Separation Anxiety

“Pain is weakness leaving the body.” –Chesty Puller

April 14, 2018

Santa Monica Stairs

Out of breath and in complete pain, I crept steadily up the Santa Monica Stair with my friend Kerrisha. “Come on, Janeen! You’ve got this!” she cheered 20 steps ahead of me. 

Pause. The Santa Monica Stairs is a public stairway that descends from Santa

Monica to Los Angeles. It consists of 152 wooden steps and 18 concrete steps in a straight path, about 5.5 feet wide, separated by three horizontal landings. Altogether the 170 steps produce an overall vertical change of about 110 feet. People from personal trainers to beginners, like me, use these stairs to get their exercise on.

Kerrisha had given me a goal of 3 reps. (1 rep. = 1 flight up and down). I was on my way up from my first rep. and I felt sick to my stomach. “Pain is weakness leaving the body. Come on, girl, you got this!” She yelled from the top of the stairs. Is she trying to kill me? I said to myself. “Is my new discovery trying to kill me?” The emotional pain I’ve been enduring over the past week has been almost unbearable. I really felt like the Earth had cracked; I just happen to fall in it, and then it was slowing closing in around me, opening and closing every so often, giving me just enough space to breathe. I didn’t complete my 3 reps, but I finished 2, and I was okay with that. This was my first experience with this type of workout, just like it was my first experience with my life discovery.

When I got home, I relaxed and took it easy and checked my email. I had sent Jeannie an email on the 11th, and I was waiting for her reply.

Me around 1 1/2

Apr 11, 2018, 12:13 PM

Hi Jeannie,

I received confirmation, Monday, from the Children’s Home Society in NJ that you are my birth mother. I also confirmed this with my mother as she and my father never told me I was adopted and mixed-raced. My parents are (my father passed last year) Black/African American, and I was raised as a full-black child. I was cherished, well provided for, and deeply loved (and still is) by family. I am happily married and have to cute boys of my own.

I’m not sure where to go from here, as I know this may be as overwhelming for you as it is for me. I will let you lead as you see fit.  

Sincerely,

Janeen

Apr 14, 2018, 5:08 PM

Hello Janeen,

I’m a little overwhelmed to say the least. I am extraordinarily happy to be connected to you. When I think of our journeys, I am overwhelmed at all the turns that life and fate to bring us to this moment.

What would you like to ask me? I think that is an ongoing question. Can we arrange a call?

Hi Jeannie,

Yes, needless to say, the energy for the past 4 days has had me in a “twilight zone” state… My family and I are still in a state shock…

Sam and I are emailing each other, and I’m not ready to hear you or Sam’s voices just yet. So, if you don’t mind, I’d rather talk via email if that works for you. If so, I do have a few questions:

1) What’s my birth story? I’d like to know what it was like when you carried me. 2) Do you have any other children? 3) What do you do? Do you work? Are you retired?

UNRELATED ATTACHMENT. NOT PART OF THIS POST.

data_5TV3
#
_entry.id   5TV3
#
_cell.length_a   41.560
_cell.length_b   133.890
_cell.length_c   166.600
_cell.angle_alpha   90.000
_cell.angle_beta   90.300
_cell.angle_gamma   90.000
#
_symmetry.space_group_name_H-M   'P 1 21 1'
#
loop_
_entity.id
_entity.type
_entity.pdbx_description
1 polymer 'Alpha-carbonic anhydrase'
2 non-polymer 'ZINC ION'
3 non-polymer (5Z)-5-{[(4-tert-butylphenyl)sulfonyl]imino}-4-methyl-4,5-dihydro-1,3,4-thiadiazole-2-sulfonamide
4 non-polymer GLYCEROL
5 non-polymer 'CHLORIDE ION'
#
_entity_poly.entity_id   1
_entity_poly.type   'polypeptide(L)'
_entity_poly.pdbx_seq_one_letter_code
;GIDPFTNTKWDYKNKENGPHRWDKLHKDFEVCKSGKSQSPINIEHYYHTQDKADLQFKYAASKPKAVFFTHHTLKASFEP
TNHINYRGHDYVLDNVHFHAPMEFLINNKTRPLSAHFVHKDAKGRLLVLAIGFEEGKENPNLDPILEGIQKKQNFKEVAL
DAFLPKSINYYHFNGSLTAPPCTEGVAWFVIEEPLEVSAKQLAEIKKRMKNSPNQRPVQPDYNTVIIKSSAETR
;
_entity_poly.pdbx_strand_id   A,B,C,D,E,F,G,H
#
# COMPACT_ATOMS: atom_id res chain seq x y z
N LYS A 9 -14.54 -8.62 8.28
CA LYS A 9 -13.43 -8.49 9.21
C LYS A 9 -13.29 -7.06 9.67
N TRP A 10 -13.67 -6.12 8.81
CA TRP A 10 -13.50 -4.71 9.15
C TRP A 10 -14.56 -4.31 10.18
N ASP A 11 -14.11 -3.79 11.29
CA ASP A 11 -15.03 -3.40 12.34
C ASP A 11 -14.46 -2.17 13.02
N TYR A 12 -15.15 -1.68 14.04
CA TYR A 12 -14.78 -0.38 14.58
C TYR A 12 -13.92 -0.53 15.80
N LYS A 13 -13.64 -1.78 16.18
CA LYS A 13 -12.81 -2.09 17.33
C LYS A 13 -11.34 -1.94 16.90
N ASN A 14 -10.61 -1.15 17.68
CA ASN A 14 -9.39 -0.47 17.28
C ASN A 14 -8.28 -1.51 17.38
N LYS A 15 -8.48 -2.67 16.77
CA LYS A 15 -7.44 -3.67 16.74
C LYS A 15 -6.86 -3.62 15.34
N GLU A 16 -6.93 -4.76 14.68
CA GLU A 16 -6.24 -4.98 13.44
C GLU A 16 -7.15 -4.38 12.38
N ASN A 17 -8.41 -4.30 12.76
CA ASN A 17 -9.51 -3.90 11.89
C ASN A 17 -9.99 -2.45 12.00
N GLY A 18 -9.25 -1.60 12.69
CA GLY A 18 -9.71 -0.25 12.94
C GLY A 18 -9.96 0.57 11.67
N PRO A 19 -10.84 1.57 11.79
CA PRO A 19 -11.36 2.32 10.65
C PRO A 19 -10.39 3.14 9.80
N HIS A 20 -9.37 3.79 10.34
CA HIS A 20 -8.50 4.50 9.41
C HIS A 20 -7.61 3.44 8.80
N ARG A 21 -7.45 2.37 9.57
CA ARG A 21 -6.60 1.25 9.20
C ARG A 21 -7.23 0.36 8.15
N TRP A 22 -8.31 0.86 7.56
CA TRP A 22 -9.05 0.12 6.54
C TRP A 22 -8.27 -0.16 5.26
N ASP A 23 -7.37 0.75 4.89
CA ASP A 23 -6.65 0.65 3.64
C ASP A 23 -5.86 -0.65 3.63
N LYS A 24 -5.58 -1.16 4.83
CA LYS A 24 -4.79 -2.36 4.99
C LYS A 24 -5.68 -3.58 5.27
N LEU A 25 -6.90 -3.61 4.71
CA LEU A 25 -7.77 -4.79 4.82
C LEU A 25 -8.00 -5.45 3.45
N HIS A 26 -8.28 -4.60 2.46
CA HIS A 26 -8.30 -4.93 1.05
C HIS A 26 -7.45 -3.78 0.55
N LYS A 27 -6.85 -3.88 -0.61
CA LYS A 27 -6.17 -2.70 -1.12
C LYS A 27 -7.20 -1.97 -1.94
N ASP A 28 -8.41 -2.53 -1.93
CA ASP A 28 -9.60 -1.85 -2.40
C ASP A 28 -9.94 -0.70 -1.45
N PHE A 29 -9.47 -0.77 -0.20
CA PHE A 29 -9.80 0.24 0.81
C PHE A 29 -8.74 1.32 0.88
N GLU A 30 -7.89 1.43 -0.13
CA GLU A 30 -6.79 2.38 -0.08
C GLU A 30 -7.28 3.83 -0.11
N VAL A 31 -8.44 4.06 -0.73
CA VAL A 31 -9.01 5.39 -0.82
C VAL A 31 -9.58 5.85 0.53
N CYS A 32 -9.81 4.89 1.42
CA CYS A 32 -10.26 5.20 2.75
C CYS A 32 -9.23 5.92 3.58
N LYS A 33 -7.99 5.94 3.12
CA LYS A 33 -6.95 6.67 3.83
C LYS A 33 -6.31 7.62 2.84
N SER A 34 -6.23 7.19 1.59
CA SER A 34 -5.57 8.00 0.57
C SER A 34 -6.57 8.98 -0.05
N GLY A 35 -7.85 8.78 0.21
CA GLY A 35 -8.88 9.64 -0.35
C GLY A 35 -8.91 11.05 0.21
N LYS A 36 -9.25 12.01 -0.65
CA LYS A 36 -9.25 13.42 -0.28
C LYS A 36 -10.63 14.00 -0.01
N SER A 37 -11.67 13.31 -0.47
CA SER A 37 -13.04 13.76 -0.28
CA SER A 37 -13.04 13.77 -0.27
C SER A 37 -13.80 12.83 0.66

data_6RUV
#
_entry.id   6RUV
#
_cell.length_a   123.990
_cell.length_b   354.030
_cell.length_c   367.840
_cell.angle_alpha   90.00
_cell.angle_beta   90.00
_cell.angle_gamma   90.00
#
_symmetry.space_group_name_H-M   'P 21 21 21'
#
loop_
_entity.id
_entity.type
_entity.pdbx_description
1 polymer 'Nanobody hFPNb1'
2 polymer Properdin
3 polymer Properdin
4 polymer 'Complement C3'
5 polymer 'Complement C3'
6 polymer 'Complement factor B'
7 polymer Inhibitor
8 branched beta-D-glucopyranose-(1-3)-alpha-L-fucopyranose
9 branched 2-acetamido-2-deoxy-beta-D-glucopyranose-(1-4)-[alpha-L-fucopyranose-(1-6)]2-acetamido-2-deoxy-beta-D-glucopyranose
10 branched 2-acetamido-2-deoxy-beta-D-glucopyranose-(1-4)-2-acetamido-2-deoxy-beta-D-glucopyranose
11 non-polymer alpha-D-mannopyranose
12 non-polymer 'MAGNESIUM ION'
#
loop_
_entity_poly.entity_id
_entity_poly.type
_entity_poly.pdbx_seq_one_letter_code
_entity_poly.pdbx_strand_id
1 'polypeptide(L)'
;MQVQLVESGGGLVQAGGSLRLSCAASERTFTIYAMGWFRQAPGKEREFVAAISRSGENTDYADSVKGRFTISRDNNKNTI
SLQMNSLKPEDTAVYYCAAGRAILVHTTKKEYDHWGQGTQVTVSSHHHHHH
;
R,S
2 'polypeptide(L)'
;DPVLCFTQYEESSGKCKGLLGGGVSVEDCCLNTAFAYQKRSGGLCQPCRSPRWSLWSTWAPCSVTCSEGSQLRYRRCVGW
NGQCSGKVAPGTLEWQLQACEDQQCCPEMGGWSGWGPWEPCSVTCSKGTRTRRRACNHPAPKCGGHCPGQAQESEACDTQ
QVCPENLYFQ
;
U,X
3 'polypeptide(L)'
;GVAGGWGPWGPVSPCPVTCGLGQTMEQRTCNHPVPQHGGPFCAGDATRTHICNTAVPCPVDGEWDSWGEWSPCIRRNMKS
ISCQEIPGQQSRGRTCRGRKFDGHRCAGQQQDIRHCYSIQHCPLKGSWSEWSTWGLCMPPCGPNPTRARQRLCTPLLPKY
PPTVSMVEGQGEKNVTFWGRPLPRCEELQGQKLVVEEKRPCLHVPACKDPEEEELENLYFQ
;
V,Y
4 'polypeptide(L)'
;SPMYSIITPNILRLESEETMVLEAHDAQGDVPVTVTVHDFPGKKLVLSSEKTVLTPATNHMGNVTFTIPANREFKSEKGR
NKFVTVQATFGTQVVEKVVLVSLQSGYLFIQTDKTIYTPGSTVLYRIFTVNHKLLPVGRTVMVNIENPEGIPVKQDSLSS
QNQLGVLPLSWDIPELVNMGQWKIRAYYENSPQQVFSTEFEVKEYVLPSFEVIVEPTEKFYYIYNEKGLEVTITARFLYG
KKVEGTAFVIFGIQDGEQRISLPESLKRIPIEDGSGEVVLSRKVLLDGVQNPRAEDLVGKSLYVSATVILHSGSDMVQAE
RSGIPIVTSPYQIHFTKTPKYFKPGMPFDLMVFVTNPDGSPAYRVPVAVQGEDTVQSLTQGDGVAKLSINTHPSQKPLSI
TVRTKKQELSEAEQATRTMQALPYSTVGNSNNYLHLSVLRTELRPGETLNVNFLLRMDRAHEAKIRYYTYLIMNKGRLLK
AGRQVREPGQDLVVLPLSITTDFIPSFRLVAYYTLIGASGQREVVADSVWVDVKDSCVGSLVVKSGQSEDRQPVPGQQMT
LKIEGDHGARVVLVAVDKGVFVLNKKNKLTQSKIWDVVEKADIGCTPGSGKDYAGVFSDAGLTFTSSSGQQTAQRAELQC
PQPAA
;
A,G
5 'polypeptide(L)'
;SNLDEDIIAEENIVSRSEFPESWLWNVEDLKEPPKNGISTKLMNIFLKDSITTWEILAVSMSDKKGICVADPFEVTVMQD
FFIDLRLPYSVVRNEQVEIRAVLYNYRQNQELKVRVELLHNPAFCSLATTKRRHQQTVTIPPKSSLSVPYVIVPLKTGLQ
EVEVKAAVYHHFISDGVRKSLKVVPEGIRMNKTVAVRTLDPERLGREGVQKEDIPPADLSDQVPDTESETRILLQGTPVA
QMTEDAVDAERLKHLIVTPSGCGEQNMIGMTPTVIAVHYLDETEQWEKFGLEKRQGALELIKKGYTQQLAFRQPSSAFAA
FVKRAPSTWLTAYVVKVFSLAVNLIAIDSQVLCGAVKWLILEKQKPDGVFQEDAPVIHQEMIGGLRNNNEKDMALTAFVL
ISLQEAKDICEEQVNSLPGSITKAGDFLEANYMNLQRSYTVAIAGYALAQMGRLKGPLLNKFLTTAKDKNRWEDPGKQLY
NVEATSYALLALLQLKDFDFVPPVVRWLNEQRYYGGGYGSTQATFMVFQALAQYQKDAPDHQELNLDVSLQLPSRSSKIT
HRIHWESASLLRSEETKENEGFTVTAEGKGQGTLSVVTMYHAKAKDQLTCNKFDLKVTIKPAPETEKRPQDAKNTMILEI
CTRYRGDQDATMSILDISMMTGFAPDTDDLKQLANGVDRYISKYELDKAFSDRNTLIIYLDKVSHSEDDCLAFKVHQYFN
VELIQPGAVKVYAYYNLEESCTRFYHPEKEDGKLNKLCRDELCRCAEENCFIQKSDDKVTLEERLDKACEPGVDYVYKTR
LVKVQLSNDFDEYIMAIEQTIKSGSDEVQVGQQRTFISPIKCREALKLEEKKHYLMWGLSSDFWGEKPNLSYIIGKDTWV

That’s it for now – I know #1 is a deep one.  

What would you like to know about me?

Apr 14, 2018, 7:08 PM

Janeen,

May I answer 2 and 3 first? Number 1 is big has a lot of mental weight for me.

I have 2 sons. Justin and Sean. Justin has two children. Sean has three children. I have 9 brothers and sisters. I am the youngest. I am a singer–A good singer. There is a lot to say. I am retired, but that does not mean anything. I will always work for what is good. I carry a cause. It’s in my blood.

There is a big family of loving, wonderful people all the country that is attached to you. 

Jeannie  

I spent the rest of my evening in an email exchange with Jeannie. I was a bit giddy until she sent me a brief email about details on the day I was born. Jeannie was 16 and gave birth to me in pain and in anger. After I arrived, she didn’t hold me. Back then, if you announced to the hospital that you were giving your child up for adoption, you forfeited your right to see or hold your newborn. She said this option was a good one for her because if she did touch me, she’d never been able to give me away. 

After that somber email, I began to wonder what I may have felt during my moment of birth. Did I feel disconnected? I kept imagining myself lying in the nursery around all of the other babies crying for food or their mothers. The other babies had the opportunity to go back and forth between their nursery and listen to their mother’s heartbeat and voice. Me? No such event. I’m a very emotionally connected person, and if I was that way back in ’72, then I know I know I must have felt alone and angry just like Jeannie. I tried not to dwell on “Baby Jennifer,” but I am her, and she is me. However, learning about my birth brought light to two issues I’ve dealt with my whole life:

1) Trust in people 

2) Separation anxiety

Out of breath and in complete pain, healing needed to happen to my wounded heart and spirit.

2 thoughts on “Separation Anxiety

  1. Wow! You’re a great writer, Janeen. Reading your posts, I felt like I’m right there with you through it all. Thanks for sharing all the dizzying emotions. Can’t imagine the ping pong of thoughts shooting through your brain, your concerns, confusion and hunger for answers to so many questions. Say Hi to Ron.

    Eric

    Liked by 1 person

  2. Can’t wrap my head around you awakening.
    When my mom died in 2015 I was a zombie. Floating around in my own world for 5 years. ( it’s still a fog )
    So much to think about, so much to consider. So many things changing for you – all at once. Hang tight. You got this.

    Like

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